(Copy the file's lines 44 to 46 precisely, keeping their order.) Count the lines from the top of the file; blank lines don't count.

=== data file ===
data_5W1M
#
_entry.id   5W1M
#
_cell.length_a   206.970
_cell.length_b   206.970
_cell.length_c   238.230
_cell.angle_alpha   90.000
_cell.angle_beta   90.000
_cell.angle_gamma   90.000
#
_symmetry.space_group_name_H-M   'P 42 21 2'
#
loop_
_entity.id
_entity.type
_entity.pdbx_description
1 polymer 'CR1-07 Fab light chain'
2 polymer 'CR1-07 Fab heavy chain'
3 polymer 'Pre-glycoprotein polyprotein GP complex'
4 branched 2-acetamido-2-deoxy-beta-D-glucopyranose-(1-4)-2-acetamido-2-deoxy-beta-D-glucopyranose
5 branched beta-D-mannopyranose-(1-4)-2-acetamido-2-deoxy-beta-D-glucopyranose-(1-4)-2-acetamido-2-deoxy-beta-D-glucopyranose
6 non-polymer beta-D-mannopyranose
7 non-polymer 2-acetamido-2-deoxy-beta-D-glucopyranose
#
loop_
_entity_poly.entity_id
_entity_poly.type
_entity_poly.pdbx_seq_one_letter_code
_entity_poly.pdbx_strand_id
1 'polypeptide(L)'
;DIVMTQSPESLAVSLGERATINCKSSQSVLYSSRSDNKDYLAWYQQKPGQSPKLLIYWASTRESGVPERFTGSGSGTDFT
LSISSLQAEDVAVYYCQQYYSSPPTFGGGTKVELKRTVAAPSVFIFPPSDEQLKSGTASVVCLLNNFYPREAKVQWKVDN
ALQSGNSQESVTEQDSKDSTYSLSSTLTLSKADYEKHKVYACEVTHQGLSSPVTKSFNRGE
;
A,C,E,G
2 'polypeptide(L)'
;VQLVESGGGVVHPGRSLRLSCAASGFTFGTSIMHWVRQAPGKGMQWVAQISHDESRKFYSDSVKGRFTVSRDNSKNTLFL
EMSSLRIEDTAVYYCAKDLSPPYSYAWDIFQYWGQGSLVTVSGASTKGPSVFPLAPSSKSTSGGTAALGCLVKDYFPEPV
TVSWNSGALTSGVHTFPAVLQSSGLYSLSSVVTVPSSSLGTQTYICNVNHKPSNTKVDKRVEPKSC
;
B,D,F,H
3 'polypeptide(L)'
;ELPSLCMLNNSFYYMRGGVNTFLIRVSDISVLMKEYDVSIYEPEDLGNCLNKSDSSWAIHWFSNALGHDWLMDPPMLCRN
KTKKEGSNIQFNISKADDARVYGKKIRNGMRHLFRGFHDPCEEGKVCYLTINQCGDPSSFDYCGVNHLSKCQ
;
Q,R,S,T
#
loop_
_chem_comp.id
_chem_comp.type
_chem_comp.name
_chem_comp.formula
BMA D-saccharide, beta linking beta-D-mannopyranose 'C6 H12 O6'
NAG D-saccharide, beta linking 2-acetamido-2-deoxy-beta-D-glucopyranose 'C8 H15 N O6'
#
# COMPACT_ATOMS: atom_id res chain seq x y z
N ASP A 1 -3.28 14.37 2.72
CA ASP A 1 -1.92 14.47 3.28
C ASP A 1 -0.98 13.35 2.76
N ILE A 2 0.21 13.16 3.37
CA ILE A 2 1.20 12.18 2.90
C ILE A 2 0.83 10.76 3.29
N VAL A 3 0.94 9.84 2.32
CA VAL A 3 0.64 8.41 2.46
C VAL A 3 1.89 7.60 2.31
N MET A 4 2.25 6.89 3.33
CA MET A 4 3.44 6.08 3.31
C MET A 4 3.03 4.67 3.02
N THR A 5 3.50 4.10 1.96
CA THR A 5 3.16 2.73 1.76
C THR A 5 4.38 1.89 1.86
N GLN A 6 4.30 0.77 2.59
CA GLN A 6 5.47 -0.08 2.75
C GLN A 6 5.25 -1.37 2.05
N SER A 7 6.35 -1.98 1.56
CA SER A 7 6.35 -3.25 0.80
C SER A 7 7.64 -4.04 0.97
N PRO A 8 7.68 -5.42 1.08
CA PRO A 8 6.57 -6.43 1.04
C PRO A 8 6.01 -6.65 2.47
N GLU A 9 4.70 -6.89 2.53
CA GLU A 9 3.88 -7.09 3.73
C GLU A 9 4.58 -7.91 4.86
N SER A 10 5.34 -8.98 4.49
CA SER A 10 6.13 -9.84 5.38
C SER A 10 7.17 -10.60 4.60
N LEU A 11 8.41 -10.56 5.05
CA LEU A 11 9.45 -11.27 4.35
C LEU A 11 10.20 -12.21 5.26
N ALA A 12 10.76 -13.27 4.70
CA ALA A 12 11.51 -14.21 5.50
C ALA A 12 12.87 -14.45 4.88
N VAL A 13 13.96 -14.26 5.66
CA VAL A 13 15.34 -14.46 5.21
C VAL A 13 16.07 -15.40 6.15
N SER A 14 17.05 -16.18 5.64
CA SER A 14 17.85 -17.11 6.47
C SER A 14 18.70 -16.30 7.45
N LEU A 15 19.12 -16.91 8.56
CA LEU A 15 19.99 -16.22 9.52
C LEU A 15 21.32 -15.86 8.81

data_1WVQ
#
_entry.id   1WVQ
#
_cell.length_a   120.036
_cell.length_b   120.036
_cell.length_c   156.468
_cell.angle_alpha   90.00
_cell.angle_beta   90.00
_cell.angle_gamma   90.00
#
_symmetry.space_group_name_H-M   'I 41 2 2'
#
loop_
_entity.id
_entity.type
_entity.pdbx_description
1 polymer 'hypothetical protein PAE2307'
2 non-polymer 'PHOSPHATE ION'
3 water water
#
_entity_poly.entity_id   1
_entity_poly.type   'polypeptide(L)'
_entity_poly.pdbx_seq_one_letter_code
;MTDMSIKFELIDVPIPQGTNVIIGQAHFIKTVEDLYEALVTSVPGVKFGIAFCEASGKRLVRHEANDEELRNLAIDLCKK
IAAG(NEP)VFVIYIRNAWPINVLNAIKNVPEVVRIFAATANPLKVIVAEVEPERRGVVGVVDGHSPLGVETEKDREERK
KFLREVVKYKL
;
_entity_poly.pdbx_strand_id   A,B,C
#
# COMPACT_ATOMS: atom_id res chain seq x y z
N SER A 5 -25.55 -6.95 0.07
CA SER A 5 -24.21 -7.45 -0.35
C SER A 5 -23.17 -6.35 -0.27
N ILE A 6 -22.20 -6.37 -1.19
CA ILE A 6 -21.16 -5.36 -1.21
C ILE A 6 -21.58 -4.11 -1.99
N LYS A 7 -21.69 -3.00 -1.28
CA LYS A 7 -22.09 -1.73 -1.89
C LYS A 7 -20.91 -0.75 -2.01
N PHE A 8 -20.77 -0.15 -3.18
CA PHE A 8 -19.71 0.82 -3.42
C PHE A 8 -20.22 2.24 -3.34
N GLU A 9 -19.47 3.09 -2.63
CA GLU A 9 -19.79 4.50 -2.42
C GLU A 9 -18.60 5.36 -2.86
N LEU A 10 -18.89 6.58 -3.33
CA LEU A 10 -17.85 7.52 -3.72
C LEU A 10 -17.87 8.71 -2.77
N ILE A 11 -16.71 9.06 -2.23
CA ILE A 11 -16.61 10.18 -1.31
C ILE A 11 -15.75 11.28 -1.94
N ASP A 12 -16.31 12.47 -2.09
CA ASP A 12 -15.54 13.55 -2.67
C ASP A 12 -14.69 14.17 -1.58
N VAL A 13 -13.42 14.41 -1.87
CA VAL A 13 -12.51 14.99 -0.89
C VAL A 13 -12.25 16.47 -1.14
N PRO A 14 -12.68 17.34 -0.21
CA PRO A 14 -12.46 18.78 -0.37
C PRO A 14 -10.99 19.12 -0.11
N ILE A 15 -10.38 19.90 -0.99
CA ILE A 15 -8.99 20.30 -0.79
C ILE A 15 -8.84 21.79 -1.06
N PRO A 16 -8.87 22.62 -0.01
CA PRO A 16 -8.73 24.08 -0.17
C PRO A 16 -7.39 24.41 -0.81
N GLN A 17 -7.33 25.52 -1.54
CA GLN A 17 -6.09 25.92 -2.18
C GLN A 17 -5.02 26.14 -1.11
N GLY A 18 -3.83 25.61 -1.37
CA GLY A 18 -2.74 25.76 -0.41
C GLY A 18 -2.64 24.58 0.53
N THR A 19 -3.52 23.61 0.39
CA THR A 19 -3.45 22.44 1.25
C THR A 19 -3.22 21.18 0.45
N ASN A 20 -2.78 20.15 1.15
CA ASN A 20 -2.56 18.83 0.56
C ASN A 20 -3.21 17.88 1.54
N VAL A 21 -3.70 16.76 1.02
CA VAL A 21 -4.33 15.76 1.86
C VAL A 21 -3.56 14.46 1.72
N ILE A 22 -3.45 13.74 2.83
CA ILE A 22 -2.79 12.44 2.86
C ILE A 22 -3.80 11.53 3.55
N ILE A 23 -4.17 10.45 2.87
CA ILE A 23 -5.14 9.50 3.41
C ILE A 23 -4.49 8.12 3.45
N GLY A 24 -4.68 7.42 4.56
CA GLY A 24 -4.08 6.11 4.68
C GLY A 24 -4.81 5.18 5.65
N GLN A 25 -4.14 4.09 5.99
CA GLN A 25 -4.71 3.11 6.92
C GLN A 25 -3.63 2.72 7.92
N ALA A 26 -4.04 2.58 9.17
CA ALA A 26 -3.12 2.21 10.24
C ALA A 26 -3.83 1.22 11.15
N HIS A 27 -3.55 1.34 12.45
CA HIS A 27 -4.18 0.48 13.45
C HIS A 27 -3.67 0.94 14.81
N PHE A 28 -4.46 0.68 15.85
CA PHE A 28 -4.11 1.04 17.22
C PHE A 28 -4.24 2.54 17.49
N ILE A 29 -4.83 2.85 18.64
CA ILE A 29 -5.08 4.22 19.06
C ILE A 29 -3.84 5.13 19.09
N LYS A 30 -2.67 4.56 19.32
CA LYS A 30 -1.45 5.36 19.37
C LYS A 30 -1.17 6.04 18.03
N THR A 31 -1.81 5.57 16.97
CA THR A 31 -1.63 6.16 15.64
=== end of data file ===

;ELPSLCMLNNSFYYMRGGVNTFLIRVSDISVLMKEYDVSIYEPEDLGNCLNKSDSSWAIHWFSNALGHDWLMDPPMLCRN
KTKKEGSNIQFNISKADDARVYGKKIRNGMRHLFRGFHDPCEEGKVCYLTINQCGDPSSFDYCGVNHLSKCQ
;